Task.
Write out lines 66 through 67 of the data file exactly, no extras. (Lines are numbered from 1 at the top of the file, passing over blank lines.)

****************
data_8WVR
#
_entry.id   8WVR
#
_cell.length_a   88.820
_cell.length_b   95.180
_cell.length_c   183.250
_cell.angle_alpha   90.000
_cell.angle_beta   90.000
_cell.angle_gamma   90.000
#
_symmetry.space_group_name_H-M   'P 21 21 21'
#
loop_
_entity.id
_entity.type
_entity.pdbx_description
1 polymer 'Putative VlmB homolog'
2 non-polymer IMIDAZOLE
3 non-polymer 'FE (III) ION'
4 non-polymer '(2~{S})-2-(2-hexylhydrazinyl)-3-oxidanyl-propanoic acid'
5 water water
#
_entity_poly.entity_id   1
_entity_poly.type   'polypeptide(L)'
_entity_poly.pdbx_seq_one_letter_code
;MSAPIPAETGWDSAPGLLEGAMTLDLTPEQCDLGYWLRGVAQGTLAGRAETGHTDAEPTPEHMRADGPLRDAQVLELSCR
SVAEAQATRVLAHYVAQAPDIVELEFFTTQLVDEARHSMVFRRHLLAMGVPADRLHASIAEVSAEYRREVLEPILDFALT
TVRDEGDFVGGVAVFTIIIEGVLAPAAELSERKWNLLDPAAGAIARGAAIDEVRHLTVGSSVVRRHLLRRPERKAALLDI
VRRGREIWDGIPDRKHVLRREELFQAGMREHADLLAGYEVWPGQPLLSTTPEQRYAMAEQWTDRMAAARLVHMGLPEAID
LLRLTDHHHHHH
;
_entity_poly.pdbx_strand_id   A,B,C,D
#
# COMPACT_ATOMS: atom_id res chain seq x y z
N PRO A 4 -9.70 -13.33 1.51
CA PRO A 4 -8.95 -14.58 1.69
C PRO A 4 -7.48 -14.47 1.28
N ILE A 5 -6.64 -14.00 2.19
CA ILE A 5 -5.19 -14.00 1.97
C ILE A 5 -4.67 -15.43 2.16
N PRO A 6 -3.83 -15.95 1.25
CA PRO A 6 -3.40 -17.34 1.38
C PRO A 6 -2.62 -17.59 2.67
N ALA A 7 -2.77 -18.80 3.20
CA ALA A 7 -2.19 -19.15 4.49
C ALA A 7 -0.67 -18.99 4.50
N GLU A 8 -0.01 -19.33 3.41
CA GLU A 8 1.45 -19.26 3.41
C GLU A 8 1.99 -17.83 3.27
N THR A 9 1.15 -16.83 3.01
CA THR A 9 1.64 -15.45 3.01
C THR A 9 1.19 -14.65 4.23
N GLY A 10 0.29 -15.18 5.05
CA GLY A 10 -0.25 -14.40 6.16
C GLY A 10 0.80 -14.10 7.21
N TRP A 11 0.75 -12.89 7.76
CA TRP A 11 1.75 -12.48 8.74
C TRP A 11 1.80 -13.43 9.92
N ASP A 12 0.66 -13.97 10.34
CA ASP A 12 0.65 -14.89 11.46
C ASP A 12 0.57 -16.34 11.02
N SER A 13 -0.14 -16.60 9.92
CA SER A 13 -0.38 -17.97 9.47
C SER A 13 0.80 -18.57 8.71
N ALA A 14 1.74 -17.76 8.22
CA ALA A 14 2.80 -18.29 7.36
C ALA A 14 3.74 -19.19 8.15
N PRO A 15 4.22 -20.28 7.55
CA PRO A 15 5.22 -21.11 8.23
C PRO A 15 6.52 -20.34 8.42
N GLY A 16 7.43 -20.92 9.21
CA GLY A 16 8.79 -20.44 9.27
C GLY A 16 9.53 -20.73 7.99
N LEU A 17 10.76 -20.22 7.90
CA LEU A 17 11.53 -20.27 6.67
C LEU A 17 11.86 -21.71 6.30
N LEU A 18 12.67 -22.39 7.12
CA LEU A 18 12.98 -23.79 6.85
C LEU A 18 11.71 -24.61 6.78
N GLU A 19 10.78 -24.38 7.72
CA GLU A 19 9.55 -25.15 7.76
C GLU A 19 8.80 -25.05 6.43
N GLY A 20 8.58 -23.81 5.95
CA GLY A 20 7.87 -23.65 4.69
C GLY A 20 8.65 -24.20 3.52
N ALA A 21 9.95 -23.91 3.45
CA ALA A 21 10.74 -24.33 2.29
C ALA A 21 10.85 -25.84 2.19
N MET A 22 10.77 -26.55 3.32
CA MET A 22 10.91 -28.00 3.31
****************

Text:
N ALA A 14 1.74 -17.76 8.22
CA ALA A 14 2.80 -18.29 7.36